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Bury St Edmunds householder repeatedly targeted by thieves blasts Suffolk Police over response to crimes




A Bury St Edmunds man whose home has been repeatedly targeted by thieves says he feels ‘abandoned’ by police over what he sees as a failure to bring the culprits to justice.

Gavin Hale, of Winthrop Road, has slammed Suffolk Police as a ‘non-entity’ after a gang of youths stole a laptop and other items from his daughter’s car in the early hours of Friday, May 14.

Suffolk Police have said they take ‘every report of crime seriously’ and ‘strive every day to bring perpetrators to justice’.

Gavin Hale says he feels ‘abandoned’ by police following a series of crimes. Stock image
Gavin Hale says he feels ‘abandoned’ by police following a series of crimes. Stock image

Mr Hale said a police officer asked his daughter Angelina, 19, to try to gather CCTV evidence, which they managed to secure from a neighbour showing the youths trying to open car doors but was told it was ‘insufficient evidence’.

“You can clearly see the youths haven’t got gloves on,” he said. “It would have taken 30 minute for someone to come out and take some fingerprints but they just don’t bother.”

It follows a number of incidents in the eight years Mr Hale has lived in Winthrop Road and he said he had lost faith in the police’s ability to apprehend the culprits.

The criminals are laughing in our faces really – they know the police are going to do nothing - Gavin Hale

“They’re there by name and that’s it,” he said. “They will not stop them stealing your car, damaging your car or entering your house.

“You’re on your own now. Where I live the police are a non-entity.”

The result, he said, was ‘no deterrent for the criminals’ and he believed it was a consequence of the Government’s ‘massive cutbacks’.

Mr Hale, 55, said: “The criminals are laughing in our faces really – they know the police are going to do nothing.”

Inspector Andy Beeby said his colleagues 'strive every day to bring perpetrators to justice whilst safeguarding the most vulnerable'. Picture: Mecha Morton
Inspector Andy Beeby said his colleagues 'strive every day to bring perpetrators to justice whilst safeguarding the most vulnerable'. Picture: Mecha Morton

About 18 months ago, a £20,000 white Golf lease hire car was stolen from outside his property, never to be seen again.

After contacting the police, he was told 48 hours later the case was closed with ‘no realistic chance of getting a conviction’.

Two to three years before that, he was woken in the early hours by a neighbour who had seen a ‘young lad’ running from his house with a crowbar.

Tim Passmore, Suffolk Police and Crime Commissioner, said by the end of this financial year the constabulary will have 1,330 officers
Tim Passmore, Suffolk Police and Crime Commissioner, said by the end of this financial year the constabulary will have 1,330 officers

The youth tried to crowbar open his car causing more than £2,000 of damage to the front and side passenger doors.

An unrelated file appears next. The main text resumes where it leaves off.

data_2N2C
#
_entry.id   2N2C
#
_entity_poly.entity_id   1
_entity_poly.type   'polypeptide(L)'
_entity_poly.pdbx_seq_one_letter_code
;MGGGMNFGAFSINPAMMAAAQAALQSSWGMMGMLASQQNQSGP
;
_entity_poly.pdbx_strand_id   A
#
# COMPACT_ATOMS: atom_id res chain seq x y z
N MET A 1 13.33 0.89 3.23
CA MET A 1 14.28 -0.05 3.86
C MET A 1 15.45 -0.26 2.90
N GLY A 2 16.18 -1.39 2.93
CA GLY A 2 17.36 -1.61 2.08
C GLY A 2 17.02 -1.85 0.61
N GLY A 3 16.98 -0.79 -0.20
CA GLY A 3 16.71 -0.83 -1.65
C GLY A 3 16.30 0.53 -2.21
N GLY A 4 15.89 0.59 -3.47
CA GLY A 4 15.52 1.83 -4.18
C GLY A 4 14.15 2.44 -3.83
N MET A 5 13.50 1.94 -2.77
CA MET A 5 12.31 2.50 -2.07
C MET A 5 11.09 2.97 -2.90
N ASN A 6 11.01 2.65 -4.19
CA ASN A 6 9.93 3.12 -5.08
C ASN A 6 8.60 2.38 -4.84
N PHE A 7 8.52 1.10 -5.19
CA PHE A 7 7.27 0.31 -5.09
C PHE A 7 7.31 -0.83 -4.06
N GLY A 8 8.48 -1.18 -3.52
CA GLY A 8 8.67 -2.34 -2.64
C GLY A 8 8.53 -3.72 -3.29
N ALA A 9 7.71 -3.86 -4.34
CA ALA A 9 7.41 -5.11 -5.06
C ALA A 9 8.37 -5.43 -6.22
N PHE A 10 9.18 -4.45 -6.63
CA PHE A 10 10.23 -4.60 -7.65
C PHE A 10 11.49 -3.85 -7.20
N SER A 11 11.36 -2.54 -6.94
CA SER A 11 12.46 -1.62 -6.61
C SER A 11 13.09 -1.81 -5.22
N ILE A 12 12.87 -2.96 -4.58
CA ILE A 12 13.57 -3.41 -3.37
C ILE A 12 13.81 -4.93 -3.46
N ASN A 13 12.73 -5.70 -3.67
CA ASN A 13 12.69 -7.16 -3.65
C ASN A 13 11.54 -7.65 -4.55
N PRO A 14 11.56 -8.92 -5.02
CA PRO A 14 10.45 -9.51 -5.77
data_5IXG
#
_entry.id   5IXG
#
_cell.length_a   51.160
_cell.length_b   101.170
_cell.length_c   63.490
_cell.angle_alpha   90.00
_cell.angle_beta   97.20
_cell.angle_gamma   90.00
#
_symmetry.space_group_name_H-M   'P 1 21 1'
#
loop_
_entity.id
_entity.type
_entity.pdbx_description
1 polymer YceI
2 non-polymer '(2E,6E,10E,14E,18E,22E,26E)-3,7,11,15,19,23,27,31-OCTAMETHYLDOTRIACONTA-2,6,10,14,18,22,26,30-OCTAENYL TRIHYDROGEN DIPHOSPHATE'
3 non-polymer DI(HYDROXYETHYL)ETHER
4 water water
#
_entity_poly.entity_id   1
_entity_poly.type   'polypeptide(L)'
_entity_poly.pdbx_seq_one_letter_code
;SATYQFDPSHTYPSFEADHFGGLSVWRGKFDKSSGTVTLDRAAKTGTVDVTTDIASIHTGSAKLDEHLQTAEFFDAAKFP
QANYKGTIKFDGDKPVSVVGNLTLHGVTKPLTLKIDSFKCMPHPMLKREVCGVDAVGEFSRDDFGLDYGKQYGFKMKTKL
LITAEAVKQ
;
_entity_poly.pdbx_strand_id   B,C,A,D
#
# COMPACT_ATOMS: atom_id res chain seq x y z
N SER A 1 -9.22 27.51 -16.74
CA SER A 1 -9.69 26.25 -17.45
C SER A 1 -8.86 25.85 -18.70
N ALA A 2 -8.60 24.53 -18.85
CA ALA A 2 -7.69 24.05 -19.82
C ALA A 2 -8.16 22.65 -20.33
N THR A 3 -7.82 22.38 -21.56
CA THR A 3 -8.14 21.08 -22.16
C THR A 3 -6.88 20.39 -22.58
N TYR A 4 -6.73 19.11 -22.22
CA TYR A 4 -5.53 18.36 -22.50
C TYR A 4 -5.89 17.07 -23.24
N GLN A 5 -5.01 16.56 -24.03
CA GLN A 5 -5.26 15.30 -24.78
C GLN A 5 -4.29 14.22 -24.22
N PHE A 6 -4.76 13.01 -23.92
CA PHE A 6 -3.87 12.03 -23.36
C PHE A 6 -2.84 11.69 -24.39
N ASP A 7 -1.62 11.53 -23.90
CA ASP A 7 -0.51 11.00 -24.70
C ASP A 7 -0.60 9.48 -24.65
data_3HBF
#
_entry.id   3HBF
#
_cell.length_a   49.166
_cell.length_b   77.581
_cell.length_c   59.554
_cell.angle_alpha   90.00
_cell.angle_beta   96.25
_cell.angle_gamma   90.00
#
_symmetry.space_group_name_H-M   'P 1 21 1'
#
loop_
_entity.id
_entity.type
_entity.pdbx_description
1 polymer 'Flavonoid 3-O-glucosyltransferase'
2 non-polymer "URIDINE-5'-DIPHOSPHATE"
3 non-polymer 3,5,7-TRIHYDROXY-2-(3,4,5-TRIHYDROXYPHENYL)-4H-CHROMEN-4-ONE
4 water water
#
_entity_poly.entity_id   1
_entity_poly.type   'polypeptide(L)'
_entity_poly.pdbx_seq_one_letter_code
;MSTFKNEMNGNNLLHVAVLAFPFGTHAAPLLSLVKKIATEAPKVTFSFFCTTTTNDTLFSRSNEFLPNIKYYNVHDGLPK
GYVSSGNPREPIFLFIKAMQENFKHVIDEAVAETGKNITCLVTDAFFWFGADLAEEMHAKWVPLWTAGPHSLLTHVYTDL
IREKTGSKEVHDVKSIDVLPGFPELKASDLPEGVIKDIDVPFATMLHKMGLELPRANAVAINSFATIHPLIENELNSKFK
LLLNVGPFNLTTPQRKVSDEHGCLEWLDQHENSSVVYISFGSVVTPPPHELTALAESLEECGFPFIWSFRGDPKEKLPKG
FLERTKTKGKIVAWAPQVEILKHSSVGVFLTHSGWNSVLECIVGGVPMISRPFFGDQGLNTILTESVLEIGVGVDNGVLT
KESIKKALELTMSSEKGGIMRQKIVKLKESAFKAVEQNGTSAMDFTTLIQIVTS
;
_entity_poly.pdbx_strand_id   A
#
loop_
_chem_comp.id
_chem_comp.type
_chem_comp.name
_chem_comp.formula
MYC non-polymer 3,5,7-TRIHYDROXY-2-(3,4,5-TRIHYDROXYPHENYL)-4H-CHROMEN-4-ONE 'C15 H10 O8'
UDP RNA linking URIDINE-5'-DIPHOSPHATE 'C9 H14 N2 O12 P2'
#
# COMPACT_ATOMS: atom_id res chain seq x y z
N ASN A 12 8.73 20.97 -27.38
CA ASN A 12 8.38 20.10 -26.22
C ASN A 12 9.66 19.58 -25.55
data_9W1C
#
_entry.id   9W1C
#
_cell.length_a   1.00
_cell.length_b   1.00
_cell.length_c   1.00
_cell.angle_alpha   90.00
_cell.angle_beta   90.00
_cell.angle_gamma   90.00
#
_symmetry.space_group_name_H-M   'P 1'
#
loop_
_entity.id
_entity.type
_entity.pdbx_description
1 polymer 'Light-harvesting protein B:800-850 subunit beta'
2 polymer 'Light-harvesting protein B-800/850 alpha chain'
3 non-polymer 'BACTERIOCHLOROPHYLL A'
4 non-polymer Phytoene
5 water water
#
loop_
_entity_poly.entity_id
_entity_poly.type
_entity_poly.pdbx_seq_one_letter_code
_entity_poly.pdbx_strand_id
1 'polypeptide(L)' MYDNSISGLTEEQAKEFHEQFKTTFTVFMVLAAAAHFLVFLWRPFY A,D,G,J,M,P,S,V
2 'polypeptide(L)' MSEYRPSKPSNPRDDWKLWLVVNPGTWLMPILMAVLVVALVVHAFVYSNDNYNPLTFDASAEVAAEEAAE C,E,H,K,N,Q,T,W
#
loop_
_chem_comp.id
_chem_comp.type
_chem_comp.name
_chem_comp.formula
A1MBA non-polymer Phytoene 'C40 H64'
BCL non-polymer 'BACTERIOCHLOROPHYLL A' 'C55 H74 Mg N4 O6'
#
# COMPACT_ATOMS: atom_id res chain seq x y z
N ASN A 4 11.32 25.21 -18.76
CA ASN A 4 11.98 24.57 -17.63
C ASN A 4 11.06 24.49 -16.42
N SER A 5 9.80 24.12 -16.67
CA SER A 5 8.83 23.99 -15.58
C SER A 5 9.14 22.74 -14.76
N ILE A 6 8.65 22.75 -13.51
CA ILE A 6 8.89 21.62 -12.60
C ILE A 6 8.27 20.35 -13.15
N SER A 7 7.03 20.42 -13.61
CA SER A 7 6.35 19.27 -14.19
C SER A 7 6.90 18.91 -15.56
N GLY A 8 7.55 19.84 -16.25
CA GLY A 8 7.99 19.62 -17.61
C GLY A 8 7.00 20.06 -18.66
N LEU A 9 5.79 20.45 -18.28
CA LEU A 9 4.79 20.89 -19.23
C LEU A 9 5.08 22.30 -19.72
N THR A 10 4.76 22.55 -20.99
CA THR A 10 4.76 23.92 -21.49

Despite the police making contact, he said he ‘never heard anything else about it’.

“We’re being abandoned – for what reasons I don’t know but we’re not being policed properly,” he said.

Mr Hale, a driving instructor, said the ‘bigger concern’ came after his neighbour witnessed someone trying to break into their house over Christmas time while they were asleep.

“When you are dealing with the type of criminals that are not bothered if the owners are at home when they break in you have a very very serious situation that will sooner or later result in violence.”

Statistics on website police.uk of crimes by outcomes in Bury St Edmunds for the three years between May 2018 and March 2021 show
there were 5,423 incidents in which the suspect was unable to be prosecuted and 4,096 with the investigation completed but no suspect identified.

We take every report of crime seriously and investigate offences - Inspector Andy Beeby

Inspector Andy Beeby, of Suffolk Police, said they were focused on making the county a safer place for residents, businesses and visitors.

“We take every report of crime seriously and investigate offences,” he said. “Police strive every day to bring perpetrators to justice whilst safeguarding the most vulnerable.

“When a pattern of offending is identified in a particular locality we work to ensure that our response is proportionate and pro-active to prevent crime from taking place.”

Tim Passmore, Suffolk Police and Crime Commissioner, said policing numbers in the west of the county had ‘increased significantly’ over the past couple of years.

“By the end of this financial year the constabulary will have an establishment of 1,330 officers, more than at any time since I was first elected in 2012,” he said.

“The national Operation Uplift programme resulted in 54 extra officers last year, 17 of these are based in the west, and there are more to follow in these next two years.

“An increase in the council tax precept will also provide a further 26 officers during this year, in addition to the 20 extra officers recruited last year.

“This increased number of officers, and more investigators, will improve visibility and detection capability, and I expect this to enhance policing right across the county.”

To get the latest updates in ongoing cases, police appeals and criminals put behind bars, click here.

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